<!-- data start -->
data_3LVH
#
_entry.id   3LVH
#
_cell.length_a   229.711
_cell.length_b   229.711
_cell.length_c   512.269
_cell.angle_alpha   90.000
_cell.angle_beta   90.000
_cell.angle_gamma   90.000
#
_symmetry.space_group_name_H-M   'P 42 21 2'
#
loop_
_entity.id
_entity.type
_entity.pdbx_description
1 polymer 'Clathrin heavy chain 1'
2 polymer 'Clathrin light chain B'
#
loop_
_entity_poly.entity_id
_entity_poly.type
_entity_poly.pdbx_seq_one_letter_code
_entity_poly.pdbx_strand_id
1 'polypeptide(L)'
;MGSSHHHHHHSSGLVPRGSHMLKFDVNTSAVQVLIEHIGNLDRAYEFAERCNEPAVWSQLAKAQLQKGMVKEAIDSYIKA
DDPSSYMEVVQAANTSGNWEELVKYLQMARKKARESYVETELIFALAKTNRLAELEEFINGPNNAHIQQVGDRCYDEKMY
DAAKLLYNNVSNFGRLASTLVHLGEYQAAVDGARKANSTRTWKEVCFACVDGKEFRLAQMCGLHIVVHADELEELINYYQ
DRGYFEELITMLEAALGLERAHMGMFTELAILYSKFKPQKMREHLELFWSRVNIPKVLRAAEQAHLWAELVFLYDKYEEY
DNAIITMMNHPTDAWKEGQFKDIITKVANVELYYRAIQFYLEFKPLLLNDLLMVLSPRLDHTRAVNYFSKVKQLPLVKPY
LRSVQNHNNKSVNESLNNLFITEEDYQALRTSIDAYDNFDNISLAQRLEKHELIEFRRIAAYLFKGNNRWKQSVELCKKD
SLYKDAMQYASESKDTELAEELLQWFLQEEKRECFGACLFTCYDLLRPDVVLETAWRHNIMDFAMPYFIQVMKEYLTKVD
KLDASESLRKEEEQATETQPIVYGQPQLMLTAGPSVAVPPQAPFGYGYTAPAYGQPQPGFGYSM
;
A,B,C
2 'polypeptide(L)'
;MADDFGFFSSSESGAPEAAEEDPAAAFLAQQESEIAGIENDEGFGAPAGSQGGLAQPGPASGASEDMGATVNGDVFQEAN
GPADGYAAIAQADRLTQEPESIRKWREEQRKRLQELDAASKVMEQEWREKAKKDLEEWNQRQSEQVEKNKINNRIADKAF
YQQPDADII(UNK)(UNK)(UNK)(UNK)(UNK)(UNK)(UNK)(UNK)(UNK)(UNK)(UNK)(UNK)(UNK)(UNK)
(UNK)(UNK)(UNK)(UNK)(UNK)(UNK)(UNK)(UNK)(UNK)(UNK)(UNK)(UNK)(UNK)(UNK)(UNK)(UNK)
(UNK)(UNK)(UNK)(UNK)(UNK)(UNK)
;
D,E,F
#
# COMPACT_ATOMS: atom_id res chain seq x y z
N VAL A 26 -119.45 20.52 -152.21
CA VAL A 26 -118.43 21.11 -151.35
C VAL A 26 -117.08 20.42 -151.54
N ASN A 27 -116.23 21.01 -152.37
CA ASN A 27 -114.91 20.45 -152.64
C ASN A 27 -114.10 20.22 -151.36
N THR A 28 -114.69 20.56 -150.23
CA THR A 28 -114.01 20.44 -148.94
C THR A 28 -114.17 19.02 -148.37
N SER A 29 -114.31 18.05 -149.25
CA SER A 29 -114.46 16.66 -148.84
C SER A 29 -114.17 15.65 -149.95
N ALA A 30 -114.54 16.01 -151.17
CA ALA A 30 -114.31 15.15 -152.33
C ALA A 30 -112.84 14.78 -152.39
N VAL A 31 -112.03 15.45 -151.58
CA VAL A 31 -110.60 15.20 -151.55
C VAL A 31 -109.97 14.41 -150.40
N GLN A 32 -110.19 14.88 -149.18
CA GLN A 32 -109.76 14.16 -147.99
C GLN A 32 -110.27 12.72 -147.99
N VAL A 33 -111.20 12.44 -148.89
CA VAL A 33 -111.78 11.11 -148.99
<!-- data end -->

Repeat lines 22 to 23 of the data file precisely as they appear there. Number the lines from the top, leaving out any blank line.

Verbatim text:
_entity_poly.entity_id
_entity_poly.type